House Bill 1451 was approved unanimously by the Indiana Senate earlier this week. Since the bill was not changed in that chamber, it will go directly to the governor for his consideration.
“If this bill becomes law, it will put into place a study that will help Indiana’s mint distilleries be classified as farming operations, which will reduce the amount of federal regulation they will face,” Dembowski said. “Mint farms are an important part of the local economy, particularly in Starke County, and I am delighted to see that this legislation can help them continue to stay in operation.”
The measure asks the Environmental Quality Service Council (EQSC) to conduct a study this summer on the actual and potential air emissions created by distilling mint. The EQSC is a panel of lawmakers and private citizens who meet in the interim between legislative sessions to consider issues aimed at improving Indiana’s air, water and soil.
In addition, the EQSC would determine whether mint distilling should be considered a farming operation and be permitted by the Indiana Department of Environmental Management (IDEM).
“Since the late 1800s, Indiana has been one of the top mint producers in the United States, primarily because of our climate and the quality of our soil and water table,” Dembowski said.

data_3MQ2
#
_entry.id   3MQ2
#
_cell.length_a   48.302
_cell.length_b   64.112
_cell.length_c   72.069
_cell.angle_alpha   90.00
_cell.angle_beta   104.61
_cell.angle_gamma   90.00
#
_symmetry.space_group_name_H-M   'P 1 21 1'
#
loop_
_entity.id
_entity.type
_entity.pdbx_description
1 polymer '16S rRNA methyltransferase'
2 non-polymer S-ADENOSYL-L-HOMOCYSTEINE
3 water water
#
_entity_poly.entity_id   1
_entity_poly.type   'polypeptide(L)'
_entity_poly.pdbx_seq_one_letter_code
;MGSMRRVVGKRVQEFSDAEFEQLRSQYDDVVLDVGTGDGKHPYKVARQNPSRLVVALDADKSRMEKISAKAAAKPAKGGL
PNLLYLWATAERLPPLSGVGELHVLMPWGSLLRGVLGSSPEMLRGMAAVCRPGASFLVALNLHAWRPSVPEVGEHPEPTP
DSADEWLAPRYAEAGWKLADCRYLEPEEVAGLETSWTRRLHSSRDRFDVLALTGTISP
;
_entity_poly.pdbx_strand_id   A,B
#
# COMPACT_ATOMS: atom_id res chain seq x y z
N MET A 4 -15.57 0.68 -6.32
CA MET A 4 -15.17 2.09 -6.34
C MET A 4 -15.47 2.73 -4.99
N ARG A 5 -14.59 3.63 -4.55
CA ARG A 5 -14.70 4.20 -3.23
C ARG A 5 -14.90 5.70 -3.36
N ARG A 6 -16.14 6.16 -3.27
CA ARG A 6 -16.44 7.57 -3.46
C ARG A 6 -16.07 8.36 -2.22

“The industry itself is centered primarily in north central and northwest Indiana, and Starke County is at its heart,” she added. “Each June, I am proud to head over to North Judson and take part in that community’s mint festival.”
Peppermint and spearmint are grown in Indiana for the oils they produce in glands on their leaves and stems. These oils then are used to flavor such things as chewing gum, candy, and toothpaste and other oral hygiene products.
“These oils are sent to places like the Wrigley Company and Proctor and Gamble, and a sizable amount goes overseas,” Dembowski noted. “Mint distilling is a $20 million industry in Indiana that employs hundreds of Hoosiers, and I believe the provisions contained in this legislation will provide long-term benefits and keep this industry viable in Indiana.”